On August 25, 1970, appellants filed a complaint with the Chicago Interagency Board of the United States Civil Service Commission charging that the FSEE unlawfully discriminates on the basis of race. 7 Appellants asked that they be given jobs and ratings commensurate with their job performance, and that the FSEE be revised or abandoned. The Board denied this relief by letter of September 8. 8 Appellants then filed a petition for an appeal with the Chicago Regional Office and the Commission's Bureau of Research and Examination. 9 A letter accompanying the petition sought data disclosing results on the FSEE according to race and any data bearing on Commission attempts to 'validate' 10 the FSEE. The appeal was denied on December 10, 1970, and the Commission did not supply any of the requested information. 11

On February 4, 1971, appellants filed this action in the District Court, alleging that use of the FSEE in the employment and promotion of federal employees violates the Fifth Amendment, 12 the Civil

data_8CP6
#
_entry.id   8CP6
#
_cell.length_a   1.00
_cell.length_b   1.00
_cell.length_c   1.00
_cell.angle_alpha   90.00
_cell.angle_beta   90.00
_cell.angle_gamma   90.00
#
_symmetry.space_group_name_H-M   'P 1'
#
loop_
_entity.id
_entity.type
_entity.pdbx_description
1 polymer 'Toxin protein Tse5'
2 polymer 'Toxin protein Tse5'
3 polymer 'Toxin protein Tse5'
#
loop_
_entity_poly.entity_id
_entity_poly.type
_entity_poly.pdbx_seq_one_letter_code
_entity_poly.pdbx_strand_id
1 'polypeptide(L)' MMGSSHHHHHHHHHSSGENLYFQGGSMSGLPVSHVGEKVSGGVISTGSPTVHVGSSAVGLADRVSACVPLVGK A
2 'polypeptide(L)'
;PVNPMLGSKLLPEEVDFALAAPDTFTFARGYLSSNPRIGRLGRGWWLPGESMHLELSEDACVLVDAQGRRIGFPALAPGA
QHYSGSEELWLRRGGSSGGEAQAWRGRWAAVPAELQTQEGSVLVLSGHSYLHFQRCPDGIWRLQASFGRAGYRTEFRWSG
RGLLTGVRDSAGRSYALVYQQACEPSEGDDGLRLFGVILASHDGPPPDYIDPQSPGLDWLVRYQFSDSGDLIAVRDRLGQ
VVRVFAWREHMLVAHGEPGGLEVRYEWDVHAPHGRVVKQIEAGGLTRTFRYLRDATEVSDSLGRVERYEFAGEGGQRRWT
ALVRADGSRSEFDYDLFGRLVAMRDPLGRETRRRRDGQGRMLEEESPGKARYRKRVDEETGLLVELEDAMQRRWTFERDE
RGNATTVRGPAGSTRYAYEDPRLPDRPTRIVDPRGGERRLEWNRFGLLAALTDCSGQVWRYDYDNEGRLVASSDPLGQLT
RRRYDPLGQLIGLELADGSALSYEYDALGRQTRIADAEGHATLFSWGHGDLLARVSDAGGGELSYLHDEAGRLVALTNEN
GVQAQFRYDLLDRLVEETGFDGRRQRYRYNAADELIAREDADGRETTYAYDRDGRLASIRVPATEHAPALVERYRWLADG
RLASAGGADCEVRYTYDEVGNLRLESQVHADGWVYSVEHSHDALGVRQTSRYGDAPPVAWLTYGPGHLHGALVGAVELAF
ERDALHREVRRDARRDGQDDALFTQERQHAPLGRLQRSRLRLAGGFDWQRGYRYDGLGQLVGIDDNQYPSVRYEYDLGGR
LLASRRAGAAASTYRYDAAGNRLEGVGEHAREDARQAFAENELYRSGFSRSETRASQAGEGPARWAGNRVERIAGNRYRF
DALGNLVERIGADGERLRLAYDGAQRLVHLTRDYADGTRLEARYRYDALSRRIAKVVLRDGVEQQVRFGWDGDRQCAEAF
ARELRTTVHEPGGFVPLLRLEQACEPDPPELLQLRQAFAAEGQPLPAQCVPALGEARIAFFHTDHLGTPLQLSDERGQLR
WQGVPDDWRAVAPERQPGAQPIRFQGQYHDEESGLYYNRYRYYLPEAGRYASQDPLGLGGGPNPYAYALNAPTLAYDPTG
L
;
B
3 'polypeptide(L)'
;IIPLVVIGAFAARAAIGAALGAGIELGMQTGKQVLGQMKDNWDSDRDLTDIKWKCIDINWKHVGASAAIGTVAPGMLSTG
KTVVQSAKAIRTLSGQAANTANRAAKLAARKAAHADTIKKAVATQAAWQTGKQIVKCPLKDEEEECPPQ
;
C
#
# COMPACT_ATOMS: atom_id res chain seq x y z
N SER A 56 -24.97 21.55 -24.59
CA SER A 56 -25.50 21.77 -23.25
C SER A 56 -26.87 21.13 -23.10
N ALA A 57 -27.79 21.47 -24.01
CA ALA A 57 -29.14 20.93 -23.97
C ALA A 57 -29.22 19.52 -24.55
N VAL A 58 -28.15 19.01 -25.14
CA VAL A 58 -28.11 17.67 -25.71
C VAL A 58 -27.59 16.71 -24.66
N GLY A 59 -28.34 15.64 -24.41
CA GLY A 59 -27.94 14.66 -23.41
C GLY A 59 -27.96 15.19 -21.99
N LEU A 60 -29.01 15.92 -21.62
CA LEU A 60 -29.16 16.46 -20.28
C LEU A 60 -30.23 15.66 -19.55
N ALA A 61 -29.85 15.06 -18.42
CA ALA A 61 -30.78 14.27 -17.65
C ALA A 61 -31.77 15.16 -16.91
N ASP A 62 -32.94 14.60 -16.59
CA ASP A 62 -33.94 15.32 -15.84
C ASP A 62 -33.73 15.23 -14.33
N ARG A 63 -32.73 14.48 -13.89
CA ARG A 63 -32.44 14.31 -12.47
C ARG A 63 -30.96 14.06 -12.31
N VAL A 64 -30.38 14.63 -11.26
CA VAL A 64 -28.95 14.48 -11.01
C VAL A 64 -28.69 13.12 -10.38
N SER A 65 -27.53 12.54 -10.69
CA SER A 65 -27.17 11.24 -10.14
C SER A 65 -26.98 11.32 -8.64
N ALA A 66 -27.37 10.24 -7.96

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Rights Act of 1870, 13 and statutes relating to the federal civil service. 14 On August 5, appellants filed a motion for a preliminary injunction restraining the Commission from using the FSEE for purposes of hiring and rating federal employees, prohibiting the Commission from discharging any employee solely because of failure to pass the FSEE, and ordering reinstatement of any employee so terminated. The Commission promulgated new regulations on August 14 governing administrative challenges to employment practices in the federal service, including administration of examinations like the FSEE. 15 Appellees 16 then moved for a remand of the case to the Commission for reconsideration of appellants' claims under these regulations.